About those statues?
Last year Charlottesville’s City Council voted to strike the statue and rename what was called “Lee Park” where it sat. It’s now called “Emancipation Park.”
How’s that for provocation?
It’s hard to imagine that young white men hundreds of miles from Virginia could get so worked up about the landscape architecture of a city park.
I went looking for a statement from the organizers about why Lee’s statue was so important to them, and it turned out to be more difficult to find than I’d expected. Jason Kessler, who called for the Unite the Right demonstration, was unable to make it through a press conference about the events, and sometime in the past day, his website went down.
But Richard Spencer, who organized a rally in support of a statue of Stonewall Jackson a few weeks ago, explained it this way: “We will never back down from the cowardly attacks on our people and our heritage. What brings us together is that we are white. We are a people. We will not be replaced!”
It’s all about preserving white heritage.
Commemoration of the past is always mostly about the present and the future. Statues and memorials of the Confederacy proliferated in the early part of the 20th century, as another generation of white nationalists were setting up Jim Crow laws and institutionalizing racial segregation, along with a”lost cause” myth of the Civil War that foregrounded nobility and mostly edited out slavery. There are about 1500 Confederate memorials spread across 31 states.
The Southern Poverty Law Center put together a timeline noting how new statues came in packs, pretty much associated with Ku Klux Klan revivals (below).
In Charlottesville, Jackson’s statue was unveiled in 1921, before a crowd of 5,000 celebrating a reunion of the Daughters of the Confederacy. A huge Confederate flag was pulled back to reveal the general on horseback. Lee’s statue was unveiled in 1924, a highlight of a two-day gathering of the Sons of the Confederacy.
Of course, none of our heroes are pristine; we honor the triumphs that speak to the current moment, and try to make sense of their blemishes. Thomas Jefferson–to cite a Charlottesville example–wrote the Declaration of Independence, designed the University of Virginia, and maintained more than a hundred slaves on his estate, most of whom were sold upon his death. That’s a mixed legacy, and there’s certainly a lot worth arguing about.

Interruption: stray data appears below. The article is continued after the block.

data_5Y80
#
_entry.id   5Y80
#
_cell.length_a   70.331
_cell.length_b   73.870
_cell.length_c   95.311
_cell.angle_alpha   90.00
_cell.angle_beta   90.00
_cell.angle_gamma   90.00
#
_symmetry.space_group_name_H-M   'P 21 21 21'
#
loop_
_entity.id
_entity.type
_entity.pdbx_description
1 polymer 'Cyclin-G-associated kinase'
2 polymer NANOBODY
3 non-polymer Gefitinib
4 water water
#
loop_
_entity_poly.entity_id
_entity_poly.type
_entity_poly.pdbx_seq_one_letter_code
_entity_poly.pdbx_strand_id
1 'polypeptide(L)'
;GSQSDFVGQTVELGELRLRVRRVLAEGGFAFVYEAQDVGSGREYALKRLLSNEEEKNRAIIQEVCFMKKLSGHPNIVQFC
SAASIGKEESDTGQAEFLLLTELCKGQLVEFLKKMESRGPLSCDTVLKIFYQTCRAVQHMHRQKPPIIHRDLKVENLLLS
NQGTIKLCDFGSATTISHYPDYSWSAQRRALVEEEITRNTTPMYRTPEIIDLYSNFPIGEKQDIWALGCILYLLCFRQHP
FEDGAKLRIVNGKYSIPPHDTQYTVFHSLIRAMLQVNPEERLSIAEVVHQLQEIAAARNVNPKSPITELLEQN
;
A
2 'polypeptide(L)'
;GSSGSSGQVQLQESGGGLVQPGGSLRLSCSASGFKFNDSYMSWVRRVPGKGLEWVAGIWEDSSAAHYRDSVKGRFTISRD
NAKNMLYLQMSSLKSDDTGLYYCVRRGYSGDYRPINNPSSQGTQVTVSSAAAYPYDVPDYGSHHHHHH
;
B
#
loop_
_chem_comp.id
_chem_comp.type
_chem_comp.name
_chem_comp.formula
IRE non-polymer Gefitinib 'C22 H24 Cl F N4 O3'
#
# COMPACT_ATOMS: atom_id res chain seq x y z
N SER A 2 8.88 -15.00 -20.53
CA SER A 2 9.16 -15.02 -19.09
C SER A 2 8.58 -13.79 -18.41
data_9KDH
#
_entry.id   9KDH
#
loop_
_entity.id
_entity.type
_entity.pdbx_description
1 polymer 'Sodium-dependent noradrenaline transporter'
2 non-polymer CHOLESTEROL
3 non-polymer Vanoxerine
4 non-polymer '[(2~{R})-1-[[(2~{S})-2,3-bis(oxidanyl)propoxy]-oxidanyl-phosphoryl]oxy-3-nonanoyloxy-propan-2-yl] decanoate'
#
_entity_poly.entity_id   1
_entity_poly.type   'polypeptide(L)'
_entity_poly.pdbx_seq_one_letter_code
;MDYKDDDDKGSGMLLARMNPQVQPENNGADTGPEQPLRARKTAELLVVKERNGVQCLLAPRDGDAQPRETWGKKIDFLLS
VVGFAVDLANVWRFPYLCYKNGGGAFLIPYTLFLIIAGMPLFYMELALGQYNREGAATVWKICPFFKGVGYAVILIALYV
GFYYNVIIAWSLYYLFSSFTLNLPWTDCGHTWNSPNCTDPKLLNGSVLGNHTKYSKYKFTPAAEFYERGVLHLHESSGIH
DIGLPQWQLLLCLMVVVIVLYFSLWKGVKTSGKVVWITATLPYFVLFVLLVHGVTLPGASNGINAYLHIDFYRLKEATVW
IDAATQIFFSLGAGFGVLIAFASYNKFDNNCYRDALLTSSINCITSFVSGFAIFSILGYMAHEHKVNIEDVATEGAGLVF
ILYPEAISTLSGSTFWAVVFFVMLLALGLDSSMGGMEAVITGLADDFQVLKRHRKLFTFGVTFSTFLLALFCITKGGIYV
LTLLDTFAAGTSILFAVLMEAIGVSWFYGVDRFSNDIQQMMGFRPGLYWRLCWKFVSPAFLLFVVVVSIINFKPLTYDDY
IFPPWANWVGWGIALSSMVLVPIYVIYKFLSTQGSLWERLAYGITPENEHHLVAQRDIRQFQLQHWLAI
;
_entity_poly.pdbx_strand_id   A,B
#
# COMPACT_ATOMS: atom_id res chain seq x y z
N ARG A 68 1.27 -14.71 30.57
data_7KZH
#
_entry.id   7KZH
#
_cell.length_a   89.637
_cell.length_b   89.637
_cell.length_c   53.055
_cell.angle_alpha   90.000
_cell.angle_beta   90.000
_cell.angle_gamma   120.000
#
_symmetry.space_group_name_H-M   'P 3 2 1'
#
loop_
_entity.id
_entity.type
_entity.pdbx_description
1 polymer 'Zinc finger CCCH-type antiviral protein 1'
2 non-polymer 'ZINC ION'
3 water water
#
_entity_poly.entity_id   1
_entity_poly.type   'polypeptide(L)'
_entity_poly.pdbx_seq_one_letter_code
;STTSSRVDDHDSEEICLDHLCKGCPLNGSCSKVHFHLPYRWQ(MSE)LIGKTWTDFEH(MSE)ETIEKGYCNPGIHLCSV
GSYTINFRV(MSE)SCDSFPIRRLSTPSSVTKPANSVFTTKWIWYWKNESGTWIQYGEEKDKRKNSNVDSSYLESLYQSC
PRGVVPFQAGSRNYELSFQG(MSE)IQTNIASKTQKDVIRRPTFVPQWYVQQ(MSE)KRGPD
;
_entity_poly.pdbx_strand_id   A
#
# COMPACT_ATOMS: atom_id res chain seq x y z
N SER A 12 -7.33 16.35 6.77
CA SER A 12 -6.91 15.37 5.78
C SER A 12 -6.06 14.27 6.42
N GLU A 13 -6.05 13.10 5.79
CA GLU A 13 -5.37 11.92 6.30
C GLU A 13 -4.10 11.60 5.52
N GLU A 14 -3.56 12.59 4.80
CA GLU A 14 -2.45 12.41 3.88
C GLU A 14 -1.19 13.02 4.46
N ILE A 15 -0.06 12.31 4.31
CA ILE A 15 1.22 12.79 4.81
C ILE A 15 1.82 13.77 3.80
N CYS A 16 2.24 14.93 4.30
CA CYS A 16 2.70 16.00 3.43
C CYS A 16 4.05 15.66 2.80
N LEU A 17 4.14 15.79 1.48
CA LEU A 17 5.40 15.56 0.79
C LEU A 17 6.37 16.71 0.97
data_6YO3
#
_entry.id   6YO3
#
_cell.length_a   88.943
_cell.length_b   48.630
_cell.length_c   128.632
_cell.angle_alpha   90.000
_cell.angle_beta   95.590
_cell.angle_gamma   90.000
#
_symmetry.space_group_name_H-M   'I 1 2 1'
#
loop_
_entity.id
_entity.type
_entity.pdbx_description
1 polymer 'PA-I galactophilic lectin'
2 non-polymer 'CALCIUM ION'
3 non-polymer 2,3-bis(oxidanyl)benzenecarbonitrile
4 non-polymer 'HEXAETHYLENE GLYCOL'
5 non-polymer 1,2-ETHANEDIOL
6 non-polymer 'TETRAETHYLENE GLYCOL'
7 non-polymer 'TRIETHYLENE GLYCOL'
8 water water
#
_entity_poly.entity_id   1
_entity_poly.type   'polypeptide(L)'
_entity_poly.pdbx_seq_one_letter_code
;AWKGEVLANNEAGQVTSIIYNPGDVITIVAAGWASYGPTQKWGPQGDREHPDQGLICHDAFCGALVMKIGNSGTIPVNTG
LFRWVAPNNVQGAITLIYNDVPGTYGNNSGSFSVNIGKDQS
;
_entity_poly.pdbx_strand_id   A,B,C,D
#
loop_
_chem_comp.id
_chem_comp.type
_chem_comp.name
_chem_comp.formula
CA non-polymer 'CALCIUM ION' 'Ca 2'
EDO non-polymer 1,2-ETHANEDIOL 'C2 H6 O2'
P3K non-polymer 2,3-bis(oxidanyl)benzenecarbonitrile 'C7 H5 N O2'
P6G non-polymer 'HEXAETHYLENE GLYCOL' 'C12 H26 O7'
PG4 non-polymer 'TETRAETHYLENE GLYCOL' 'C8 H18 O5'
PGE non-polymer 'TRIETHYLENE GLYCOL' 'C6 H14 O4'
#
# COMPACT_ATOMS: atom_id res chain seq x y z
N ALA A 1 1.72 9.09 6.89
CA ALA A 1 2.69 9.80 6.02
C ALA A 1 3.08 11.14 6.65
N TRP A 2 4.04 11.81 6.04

That said, it’s tough to make the case to valorize a West Point educated career officer who resigns his commission to take up arms against the United States.
The first bad news for the white nationalist marchers is that their efforts are likely to undermine any attempt to preserve the Lee statue or, for that matter, Confederate monuments all across the South. As demonstrated this past weekend, the statues are exactly the wrong sorts of tourist attractions, and even Southern conservatives are coming to recognize fighting to retain them isn’t worth the trouble.
Last weekend on Meet the Press, National Review editor Rich Lowry explained, “I’ve always been skeptical of the rush to tear all these things down. There’s a distinction between Robert E. Lee and, say, Nathan Bedford Forrest, an early figure in the Klan. But if these monuments are going to become rallying points for neo-Nazis, maybe they do all have to go.”
Politicians may need to move quickly, or anti-racist activists will beat them to it.